Iota Delta 72 09/17/2011 ΙΔ Vanderbilt University Nashville Tennessee Southeast
Kappa Delta 73 04/14/2012 ΚΔ Cornell University Ithaca New York Northeast
Lambda Delta 74 04/22/2012 ΛΔ University of the Pacific Stockton California Northwest
Mu Delta 75 04/29/2012 ΜΔ University of California, Merced Merced California Northwest
Nu Delta 76 09/15/2012 ΝΔ University of Pittsburgh Pittsburgh Pennsylvania Great Lakes
Xi Delta 77 10/06/2012 ΞΔ George Mason University Fairfax Virginia Atlantic
Omicron Delta 78 02/09/2013 ΟΔ Rutgers University New Brunswick New Jersey Mid-Atlantic
Pi Delta 79 04/13/2013 ΠΔ University of California, Irvine Irvine California Southwest
Rho Delta 80 11/09/2013 ΡΔ University of Nevada, Reno Reno Nevada Northwest
Sigma Delta 81 04/26/2014 ΣΔ University of California, Riverside Riverside California Southwest
Tau Delta 82 12/13/2014 ΤΔ Miami University Oxford Ohio Midwest
Upsilon Delta 83 04/25/2015 ΥΔ University of California, Los Angeles Los Angeles California Southwest
Phi Delta 84 05/30/2015 ΦΔ Florida A&M University and Florida State University[3] Tallahassee Florida Gulf
Chi Delta 85 08/22/2015 ΧΔ Marshall University Huntington West Virginia Great Lakes
Psi Delta 86 04/09/2016 ΨΔ Boston University Boston Massachusetts Northeast
Omega Delta 87 05/21/2016 ΩΔ Christian Brothers University Memphis Tennessee Southeast
Zeta Epsilon 88 09/10/2016 ΖΕ Stony Brook University Stony Brook New York Mid-Atlantic
Eta Epsilon 89 10/15/2016 ΗΕ University of Maine Orono Maine Northeast
Theta Epsilon 90 11/19/2016 ΘΕ New York University New York New York Mid-Atlantic
Iota Epsilon 91 04/08/2017 ΙΕ University of Georgia Athens Georgia Southeast
Kappa Epsilon 92 09/03/2017 KE University of Southern California Los Angeles California Southwest
Lambda Epsilon 93 09/23/2017 ΛΕ University of San Diego San Diego California Southwest
Mu Epsilon 94 09/30/2017 ΜΕ Baylor University Waco Texas Central
Nu Epsilon 95 04/14/2018 ΝΕ Tulane University New Orleans Louisiana Southeast
Xi Epsilon 96 10/13/2018 ΞΕ California State University, Long Beach Long Beach California Southwest
Omicron Epsilon 97 12/01/2018 ΟΕ Northern Arizona University Flagstaff Arizona Southwest
Pi Epsilon 98 03/16/2019 ΠΕ Temple University Philadelphia Pennsylvania Mid-Atlantic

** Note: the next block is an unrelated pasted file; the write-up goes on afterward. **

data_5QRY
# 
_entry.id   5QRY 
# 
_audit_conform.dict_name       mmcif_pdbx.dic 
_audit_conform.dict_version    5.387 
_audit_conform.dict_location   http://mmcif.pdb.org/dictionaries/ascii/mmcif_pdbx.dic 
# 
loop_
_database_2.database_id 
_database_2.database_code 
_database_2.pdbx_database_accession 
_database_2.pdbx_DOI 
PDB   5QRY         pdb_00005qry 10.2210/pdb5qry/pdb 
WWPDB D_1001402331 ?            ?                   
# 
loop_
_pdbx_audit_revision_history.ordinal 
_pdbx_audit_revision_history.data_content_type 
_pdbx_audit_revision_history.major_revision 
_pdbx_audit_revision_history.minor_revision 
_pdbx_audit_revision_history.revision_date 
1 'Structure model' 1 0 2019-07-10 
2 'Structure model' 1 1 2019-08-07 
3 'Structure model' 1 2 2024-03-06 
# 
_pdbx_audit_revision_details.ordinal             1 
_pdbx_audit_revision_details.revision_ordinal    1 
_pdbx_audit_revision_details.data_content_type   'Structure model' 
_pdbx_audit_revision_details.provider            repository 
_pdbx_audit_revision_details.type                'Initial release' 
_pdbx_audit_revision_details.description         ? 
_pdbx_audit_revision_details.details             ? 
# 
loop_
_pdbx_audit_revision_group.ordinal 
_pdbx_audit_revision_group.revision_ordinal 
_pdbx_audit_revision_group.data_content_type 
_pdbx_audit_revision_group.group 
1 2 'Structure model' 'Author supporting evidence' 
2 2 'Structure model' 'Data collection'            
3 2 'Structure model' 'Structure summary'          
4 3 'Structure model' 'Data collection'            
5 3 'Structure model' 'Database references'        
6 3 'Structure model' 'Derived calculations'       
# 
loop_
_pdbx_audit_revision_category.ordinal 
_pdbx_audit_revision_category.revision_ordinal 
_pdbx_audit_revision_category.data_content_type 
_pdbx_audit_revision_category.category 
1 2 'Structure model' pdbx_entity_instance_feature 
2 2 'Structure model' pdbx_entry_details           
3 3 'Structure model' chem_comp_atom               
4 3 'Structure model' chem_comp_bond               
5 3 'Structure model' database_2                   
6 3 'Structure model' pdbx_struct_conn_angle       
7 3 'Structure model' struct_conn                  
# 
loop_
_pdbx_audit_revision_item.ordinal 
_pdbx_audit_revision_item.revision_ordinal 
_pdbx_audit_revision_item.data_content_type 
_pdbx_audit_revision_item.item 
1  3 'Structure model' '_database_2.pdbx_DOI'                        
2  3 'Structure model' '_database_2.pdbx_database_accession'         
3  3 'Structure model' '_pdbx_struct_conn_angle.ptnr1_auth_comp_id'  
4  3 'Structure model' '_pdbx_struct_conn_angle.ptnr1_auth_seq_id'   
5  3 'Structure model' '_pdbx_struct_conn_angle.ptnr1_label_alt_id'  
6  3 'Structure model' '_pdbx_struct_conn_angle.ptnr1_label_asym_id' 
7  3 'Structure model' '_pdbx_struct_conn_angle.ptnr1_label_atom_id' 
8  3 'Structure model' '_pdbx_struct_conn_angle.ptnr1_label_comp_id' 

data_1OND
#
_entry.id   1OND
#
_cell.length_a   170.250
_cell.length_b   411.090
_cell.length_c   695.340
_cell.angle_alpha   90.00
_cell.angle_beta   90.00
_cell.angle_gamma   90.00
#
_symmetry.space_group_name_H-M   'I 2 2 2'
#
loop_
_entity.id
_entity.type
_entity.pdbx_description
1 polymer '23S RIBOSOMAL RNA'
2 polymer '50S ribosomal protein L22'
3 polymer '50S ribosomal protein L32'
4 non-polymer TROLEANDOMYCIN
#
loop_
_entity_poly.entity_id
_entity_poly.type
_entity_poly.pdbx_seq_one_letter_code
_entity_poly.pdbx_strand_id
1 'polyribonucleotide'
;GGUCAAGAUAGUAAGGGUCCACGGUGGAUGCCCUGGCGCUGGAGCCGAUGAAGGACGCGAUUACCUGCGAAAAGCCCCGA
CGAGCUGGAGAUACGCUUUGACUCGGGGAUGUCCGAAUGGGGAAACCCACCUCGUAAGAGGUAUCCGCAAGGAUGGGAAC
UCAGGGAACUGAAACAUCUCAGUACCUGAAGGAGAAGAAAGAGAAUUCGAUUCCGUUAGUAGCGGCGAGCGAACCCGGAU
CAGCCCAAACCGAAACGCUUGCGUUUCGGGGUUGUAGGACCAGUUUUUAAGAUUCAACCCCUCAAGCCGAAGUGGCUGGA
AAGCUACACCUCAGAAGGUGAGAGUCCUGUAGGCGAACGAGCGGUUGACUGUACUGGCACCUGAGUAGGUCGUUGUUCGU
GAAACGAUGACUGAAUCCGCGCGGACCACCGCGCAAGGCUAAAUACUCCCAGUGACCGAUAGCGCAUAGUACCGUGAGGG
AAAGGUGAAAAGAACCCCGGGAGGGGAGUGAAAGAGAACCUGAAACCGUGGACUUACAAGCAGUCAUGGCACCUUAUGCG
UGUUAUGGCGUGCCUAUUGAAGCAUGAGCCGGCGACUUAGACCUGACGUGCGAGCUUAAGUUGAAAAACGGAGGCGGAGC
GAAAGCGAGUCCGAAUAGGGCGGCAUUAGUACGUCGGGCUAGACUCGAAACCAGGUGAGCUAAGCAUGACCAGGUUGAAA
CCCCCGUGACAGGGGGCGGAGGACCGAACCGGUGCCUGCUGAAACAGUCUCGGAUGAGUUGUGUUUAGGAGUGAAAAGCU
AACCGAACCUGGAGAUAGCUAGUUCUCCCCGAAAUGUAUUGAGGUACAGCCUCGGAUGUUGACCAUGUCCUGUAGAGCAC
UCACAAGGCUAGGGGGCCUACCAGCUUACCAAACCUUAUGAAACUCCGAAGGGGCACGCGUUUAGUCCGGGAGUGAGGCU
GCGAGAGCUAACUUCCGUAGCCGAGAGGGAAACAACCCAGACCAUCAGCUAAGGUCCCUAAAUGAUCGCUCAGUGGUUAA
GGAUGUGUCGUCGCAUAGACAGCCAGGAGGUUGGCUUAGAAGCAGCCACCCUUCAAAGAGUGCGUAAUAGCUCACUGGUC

Rho Epsilon 99 05/04/2019 ΡΕ Drexel University Philadelphia Pennsylvania Mid-Atlantic
Sigma Epsilon 100 06/01/2019 ΣΕ University of California, Santa Barbara Santa Barbara California Southwest
Tau Epsilon 101 01/25/2020 ΤΕ New Jersey Institute of Technology Newark New Jersey Mid-Atlantic
Upsilon Epsilon 102 02/08/2020 ΥΕ Santa Clara University Santa Clara California Northwest
Phi Epsilon 103 02/22/2020 ΦΕ California State University, Fullerton Fullerton California Southwest

* previously inactive.

Certified colonies[edit]

Colony Name Certification Date University City State Region
University at Albany Colony of Theta Tau 04/04/2015 University at Albany, SUNY Albany New York Northeast
Florida Institute of Technology Colony of Theta Tau 08/25/2018 Florida Institute of Technology Melbourne Florida Gulf
University of Washington Colony of Theta Tau 09/30/2018 University of Washington Seattle Washington Northwest
James Madison Colony of Theta Tau 01/12/2019 James Madison University Harrisonburg Virginia Atlantic
San Jose State University Colony of Theta Tau 05/12/2019 San Jose State University San Jose California Northwest
Indiana University - Purdue University Indianapolis Colony of Theta Tau 08/31/2019 Indiana University – Purdue University Indianapolis Indianapolis Indiana Midwest
The College of New Jersey Colony of Theta Tau 09/21/2019 The College of New Jersey Ewing New Jersey Mid-Atlantic
University of Nevada, Las Vegas Colony of Theta Tau 11/07/2020 University of Nevada Las Vegas Nevada Southwest
California Polytechnic State University Colony of Theta Tau 11/07/2020 California Polytechnic State University San Luis Obispo California Southwest

Inactive chapters[edit]

Chapter Installed Date Greek University City State Region
Gamma 3 11/08/1907 Γ Colorado School of Mines Golden Colorado Central
Theta 8 05/26/1914 Θ Columbia University New York New York Mid-Atlantic
Iota 9 02/05/1916 Ι Missouri University of Science and Technology Rolla Missouri Midwest
Lambda 11 04/29/1920 Λ University of Utah Salt Lake City Utah Northwest
Nu 13 01/01/1922 Ν Carnegie-Mellon University Pittsburgh Pennsylvania Great Lakes
Psi 23 05/07/1932 Ψ Montana College of Mineral Science & Technology Butte Montana Northwest
Delta Beta 26 05/20/1939 ΔΒ University of Louisville Louisville Kentucky Midwest
Zeta Beta 28 05/07/1960 ΖΒ Utah State University Logan Utah Northwest
Eta Beta 29 05/13/1961 ΗΒ University of Houston Houston Texas Central
Theta Beta 30 03/02/1963 ΘΒ University of Washington Seattle Washington Northwest
Iota Beta 31 02/15/1964 ΙΒ University of Detroit Detroit Michigan Great Lakes
Mu Beta 34 08/02/1969 ΜΒ GMI Engineering & Management Institute Flint Michigan Great Lakes
Nu Beta 35 04/26/1975 ΝΒ University of Wisconsin–Platteville Platteville Wisconsin Midwest
Pi Beta 38 06/17/1989 ΠΒ Western Michigan University Kalamazoo Michigan Great Lakes
Sigma Beta 40 12/02/1989 ΣΒ University of Wisconsin–Milwaukee Milwaukee Wisconsin Midwest
Phi Beta 43 01/05/1991 ΦΒ Oakland University Rochester Michigan Great Lakes
Epsilon Gamma 48 11/18/1995 ΕΓ Northwestern University Evanston Illinois Midwest

See also[edit]


  1. ^ "Theta Tau Alumni Hall of Fame" (PDF). Theta Tau. Retrieved 2018-08-07.
  2. ^ McMahon, Julie (2018-04-21). "Syracuse University expels Theta Tau frat over 'extremely racist' video". Retrieved 2018-04-21.
  3. ^ Engineering's Theta Tau takes on rehabbing the almost forgotten "Steel Sculpture" on campus

External links[edit]